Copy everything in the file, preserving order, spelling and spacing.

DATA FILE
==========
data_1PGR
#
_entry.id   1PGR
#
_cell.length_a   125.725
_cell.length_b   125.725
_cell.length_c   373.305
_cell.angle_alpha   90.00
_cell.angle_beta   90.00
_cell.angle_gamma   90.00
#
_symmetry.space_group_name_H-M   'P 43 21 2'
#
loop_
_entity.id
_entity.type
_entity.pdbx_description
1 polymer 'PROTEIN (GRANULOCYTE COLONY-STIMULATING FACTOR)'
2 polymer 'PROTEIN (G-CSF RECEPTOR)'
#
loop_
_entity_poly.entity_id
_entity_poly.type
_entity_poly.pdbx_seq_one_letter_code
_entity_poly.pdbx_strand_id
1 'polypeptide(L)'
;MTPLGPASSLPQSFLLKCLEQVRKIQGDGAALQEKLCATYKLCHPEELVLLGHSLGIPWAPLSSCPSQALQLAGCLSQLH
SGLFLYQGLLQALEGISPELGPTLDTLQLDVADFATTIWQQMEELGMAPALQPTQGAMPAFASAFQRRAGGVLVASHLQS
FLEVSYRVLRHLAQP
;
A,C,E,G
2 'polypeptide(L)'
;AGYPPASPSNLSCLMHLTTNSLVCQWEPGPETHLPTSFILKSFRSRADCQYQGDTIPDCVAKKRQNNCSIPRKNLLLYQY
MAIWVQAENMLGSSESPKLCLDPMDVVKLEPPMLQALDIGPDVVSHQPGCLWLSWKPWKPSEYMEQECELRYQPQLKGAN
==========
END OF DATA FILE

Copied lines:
data_1PGR
#
_entry.id   1PGR
#
_cell.length_a   125.725
_cell.length_b   125.725
_cell.length_c   373.305
_cell.angle_alpha   90.00
_cell.angle_beta   90.00
_cell.angle_gamma   90.00
#
_symmetry.space_group_name_H-M   'P 43 21 2'
#
loop_
_entity.id
_entity.type
_entity.pdbx_description
1 polymer 'PROTEIN (GRANULOCYTE COLONY-STIMULATING FACTOR)'
2 polymer 'PROTEIN (G-CSF RECEPTOR)'
#
loop_
_entity_poly.entity_id
_entity_poly.type
_entity_poly.pdbx_seq_one_letter_code
_entity_poly.pdbx_strand_id
1 'polypeptide(L)'
;MTPLGPASSLPQSFLLKCLEQVRKIQGDGAALQEKLCATYKLCHPEELVLLGHSLGIPWAPLSSCPSQALQLAGCLSQLH
SGLFLYQGLLQALEGISPELGPTLDTLQLDVADFATTIWQQMEELGMAPALQPTQGAMPAFASAFQRRAGGVLVASHLQS
FLEVSYRVLRHLAQP
;
A,C,E,G
2 'polypeptide(L)'
;AGYPPASPSNLSCLMHLTTNSLVCQWEPGPETHLPTSFILKSFRSRADCQYQGDTIPDCVAKKRQNNCSIPRKNLLLYQY
MAIWVQAENMLGSSESPKLCLDPMDVVKLEPPMLQALDIGPDVVSHQPGCLWLSWKPWKPSEYMEQECELRYQPQLKGAN